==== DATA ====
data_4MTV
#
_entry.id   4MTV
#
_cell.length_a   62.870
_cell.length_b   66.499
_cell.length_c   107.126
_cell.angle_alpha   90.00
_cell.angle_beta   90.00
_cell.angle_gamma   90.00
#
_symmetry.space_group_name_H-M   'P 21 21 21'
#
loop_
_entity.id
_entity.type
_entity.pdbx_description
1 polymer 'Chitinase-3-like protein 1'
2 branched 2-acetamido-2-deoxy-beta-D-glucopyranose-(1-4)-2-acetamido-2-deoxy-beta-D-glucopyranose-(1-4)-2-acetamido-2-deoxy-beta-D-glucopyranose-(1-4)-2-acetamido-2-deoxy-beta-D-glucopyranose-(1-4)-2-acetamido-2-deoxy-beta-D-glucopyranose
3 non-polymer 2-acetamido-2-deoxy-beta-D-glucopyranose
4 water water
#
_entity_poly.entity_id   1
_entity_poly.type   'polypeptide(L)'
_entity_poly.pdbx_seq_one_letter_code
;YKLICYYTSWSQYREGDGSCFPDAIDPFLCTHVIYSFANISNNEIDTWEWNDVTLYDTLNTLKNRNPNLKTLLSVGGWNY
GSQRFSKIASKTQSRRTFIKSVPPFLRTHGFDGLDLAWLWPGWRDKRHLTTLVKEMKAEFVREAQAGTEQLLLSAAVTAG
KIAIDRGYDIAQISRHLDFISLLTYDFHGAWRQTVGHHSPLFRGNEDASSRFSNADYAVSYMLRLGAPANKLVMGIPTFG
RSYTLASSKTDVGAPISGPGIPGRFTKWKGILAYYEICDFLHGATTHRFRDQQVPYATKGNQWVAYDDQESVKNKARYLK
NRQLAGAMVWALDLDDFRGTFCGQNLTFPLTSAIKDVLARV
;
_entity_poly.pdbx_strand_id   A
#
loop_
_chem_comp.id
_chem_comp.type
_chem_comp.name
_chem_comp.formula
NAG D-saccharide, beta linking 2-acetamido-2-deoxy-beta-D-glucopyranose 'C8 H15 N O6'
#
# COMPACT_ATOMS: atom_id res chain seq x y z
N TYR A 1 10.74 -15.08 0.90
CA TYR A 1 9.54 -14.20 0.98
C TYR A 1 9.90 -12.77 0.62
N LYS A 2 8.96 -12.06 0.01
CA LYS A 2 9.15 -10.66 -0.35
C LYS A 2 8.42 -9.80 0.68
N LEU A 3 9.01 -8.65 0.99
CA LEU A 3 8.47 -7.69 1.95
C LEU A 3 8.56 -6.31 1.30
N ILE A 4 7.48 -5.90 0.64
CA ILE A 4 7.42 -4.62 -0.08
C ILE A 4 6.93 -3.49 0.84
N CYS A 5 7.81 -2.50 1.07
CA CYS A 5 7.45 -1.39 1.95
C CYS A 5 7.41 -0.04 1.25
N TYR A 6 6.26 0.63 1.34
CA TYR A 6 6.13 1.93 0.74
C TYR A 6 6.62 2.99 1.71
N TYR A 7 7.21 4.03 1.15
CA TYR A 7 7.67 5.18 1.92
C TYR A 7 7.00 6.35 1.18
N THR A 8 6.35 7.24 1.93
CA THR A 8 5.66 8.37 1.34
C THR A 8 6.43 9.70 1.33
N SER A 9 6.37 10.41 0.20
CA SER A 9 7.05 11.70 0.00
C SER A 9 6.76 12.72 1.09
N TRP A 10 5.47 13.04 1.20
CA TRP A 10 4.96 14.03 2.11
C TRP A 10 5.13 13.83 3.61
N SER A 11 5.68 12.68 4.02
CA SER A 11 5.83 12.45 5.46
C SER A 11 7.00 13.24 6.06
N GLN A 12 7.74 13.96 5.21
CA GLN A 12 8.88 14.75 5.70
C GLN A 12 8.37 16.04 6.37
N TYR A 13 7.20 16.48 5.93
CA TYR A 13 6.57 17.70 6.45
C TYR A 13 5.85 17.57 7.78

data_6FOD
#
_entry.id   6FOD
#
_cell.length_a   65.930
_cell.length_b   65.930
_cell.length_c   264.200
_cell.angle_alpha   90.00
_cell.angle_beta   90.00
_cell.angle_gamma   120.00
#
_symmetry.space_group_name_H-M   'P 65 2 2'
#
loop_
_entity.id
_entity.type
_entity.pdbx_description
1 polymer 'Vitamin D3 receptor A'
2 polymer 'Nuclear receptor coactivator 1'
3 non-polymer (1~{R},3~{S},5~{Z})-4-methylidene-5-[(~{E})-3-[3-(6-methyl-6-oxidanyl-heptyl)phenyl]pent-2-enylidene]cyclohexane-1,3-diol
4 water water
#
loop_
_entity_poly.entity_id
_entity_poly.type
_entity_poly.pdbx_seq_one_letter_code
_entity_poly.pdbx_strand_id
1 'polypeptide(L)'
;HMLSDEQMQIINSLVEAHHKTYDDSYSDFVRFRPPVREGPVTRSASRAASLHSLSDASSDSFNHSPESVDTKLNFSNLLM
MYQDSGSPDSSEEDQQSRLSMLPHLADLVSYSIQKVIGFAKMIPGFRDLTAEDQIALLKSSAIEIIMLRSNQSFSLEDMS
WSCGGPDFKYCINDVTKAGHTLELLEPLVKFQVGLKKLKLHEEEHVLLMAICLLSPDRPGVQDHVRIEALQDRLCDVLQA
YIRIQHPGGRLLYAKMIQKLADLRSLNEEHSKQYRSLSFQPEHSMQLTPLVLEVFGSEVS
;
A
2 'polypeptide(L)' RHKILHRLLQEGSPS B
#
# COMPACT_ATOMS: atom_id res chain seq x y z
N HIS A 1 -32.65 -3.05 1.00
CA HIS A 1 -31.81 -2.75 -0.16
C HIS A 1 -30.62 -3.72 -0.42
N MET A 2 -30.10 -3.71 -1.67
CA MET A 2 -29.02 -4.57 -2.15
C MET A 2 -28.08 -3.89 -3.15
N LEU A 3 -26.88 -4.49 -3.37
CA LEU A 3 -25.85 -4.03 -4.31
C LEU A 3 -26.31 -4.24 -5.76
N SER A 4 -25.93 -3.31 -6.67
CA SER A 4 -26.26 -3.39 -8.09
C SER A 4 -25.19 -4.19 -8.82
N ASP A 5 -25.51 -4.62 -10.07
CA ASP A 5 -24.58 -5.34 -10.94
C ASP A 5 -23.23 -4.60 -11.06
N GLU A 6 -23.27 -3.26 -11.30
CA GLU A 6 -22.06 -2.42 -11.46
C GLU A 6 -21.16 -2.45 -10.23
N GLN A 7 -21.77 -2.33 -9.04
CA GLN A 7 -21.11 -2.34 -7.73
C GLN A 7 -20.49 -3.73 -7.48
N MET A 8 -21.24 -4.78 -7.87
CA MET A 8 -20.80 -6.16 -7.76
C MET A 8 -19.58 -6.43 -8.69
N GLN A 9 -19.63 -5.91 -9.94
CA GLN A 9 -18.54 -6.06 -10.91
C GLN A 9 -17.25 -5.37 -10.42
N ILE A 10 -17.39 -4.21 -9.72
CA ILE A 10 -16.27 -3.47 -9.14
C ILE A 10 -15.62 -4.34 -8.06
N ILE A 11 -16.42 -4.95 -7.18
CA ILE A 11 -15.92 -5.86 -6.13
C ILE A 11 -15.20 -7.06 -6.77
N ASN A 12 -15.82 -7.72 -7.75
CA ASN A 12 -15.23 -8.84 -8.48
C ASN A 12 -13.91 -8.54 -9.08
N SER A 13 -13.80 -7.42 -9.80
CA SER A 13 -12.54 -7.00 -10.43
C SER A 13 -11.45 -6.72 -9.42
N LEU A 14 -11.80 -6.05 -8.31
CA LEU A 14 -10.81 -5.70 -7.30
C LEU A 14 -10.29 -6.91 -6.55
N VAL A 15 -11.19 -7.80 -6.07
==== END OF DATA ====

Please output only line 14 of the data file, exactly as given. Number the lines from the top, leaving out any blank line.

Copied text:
loop_